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Raley, Watts & O’Neill Insurance

Since 1950, Raley, Watts & O’Neill has been serving the insurance needs of our clients. We started as a one person operation in Lexington Park, MD and are proud of our small town heritage. We have worked hard to maintain the fundamental principles of our roots while we have grown into a company that serves clients throughout the Mid-Atlantic, the United States and Internationally. We pride ourselves on getting it right and taking care of the needs of our clients. We simplify the insurance process and take the time to make sure each of our clients understand their options, what they are buying and where their money goes. Our committed staff has the expertise and extensive experience in a broad range of insurance products and services like Commercial, Personal, Bonding, Safety/Risk Management, Group Health, Life and Financial Services. We would welcome the opportunity to demonstrate to you how working with Raley, Watts & O’Neill is about more than just insurance; it is about a long term relationship. We always strive to never veer from our values – C.A.R.E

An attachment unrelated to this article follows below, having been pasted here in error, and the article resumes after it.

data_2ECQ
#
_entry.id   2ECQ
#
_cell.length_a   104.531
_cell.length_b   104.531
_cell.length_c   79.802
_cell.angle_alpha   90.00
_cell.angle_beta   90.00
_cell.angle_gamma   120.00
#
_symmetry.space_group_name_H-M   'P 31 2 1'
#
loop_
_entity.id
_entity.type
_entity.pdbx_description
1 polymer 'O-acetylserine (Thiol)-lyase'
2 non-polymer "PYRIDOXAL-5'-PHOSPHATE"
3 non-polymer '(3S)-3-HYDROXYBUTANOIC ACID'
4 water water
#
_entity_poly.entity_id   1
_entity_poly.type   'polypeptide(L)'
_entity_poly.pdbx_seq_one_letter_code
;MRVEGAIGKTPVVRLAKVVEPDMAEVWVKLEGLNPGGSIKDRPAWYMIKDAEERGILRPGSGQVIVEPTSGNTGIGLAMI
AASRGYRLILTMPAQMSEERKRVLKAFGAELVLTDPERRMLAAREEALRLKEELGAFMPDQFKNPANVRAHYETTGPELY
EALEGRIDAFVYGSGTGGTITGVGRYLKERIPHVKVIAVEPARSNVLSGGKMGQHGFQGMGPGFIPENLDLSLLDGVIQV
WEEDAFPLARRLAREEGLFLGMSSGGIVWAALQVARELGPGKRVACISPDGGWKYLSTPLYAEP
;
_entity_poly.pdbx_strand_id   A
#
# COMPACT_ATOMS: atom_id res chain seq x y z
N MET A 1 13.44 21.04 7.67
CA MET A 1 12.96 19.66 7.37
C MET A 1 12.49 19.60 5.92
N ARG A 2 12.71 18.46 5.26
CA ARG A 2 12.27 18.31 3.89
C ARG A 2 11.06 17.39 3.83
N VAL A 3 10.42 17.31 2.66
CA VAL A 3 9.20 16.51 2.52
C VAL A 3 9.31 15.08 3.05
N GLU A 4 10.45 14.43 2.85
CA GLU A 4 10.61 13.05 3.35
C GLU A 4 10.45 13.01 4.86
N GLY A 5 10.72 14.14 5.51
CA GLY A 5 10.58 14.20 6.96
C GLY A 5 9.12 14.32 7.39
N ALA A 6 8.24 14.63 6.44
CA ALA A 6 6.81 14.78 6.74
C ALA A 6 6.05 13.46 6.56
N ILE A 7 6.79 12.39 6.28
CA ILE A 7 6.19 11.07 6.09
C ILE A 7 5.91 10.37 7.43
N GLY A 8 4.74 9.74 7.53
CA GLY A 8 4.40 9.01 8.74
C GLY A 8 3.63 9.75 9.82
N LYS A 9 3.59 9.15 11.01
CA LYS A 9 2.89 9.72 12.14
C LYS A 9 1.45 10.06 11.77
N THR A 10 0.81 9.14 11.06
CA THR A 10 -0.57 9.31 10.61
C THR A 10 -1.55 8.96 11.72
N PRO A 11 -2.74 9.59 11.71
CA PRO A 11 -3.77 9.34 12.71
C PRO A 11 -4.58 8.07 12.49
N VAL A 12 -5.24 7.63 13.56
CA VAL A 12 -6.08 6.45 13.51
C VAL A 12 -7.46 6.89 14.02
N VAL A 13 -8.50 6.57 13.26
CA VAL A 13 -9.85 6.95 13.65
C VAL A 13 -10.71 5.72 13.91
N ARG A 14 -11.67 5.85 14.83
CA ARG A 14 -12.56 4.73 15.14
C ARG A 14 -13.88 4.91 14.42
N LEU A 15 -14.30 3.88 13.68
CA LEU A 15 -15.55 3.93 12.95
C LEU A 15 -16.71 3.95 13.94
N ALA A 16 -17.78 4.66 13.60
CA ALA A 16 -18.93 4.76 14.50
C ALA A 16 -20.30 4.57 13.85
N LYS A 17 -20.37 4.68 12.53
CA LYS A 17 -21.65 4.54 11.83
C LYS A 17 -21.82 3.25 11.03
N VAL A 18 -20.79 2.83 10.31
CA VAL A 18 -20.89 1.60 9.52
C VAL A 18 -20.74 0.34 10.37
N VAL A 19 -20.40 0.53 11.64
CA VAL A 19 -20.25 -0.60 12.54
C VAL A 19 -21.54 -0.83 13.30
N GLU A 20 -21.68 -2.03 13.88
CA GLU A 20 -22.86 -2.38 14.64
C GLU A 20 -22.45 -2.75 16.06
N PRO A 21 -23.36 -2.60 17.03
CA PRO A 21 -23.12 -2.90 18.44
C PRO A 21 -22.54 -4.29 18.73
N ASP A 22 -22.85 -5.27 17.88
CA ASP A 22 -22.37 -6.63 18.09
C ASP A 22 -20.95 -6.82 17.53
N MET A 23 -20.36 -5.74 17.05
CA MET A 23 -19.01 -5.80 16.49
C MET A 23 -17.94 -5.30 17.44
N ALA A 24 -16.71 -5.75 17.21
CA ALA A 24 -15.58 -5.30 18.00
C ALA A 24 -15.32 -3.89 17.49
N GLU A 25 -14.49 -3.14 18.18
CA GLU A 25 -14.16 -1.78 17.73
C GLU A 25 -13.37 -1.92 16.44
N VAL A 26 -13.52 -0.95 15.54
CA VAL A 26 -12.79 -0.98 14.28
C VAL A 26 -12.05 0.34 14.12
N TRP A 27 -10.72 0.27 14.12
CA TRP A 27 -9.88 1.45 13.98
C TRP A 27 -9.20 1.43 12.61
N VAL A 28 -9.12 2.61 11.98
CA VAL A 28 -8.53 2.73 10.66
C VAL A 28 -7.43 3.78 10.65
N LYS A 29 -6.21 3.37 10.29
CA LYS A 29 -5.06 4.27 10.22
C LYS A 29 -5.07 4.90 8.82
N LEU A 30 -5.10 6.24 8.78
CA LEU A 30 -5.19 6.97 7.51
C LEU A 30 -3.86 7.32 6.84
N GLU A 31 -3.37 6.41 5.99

Safety Bonus Programs: Pros And Cons

Gordon O’Neill Gordon O’Neill , 6/22/2016
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I recently received this hotline inquiry: Q: We have a safety bonus program that gives a $25 gift card each quarter for all groups that have no lost-time accidents, and at the end of the calendar year provides them with a share in an $8,000 bonus check. In researching this, I found that OSHA has stated that safety bonus programs which give monetary rewards to employees for no-lost time accidents can be seen as creating incentives to not report accidents or to pressure fellow employees not to do so. However, I read in a SHRM article that the Secretary of Labor stated that there would not be a fine for keeping such programs. Should we stop our incentive program it or leave it as is and wait for the DOL to prohibit it? A: We've seen this memo from OSHA on HR That Works. Incentives always have their shadow side. If management makes it clear that they want injuries reported, the next step is to approach your employees and ask how the company can use these incentives in a way that does not encourage non-reporting? They might well have some better ideas than what you're using. There's no law prohibiting safety incentives - just concerns about possible negative results from using them.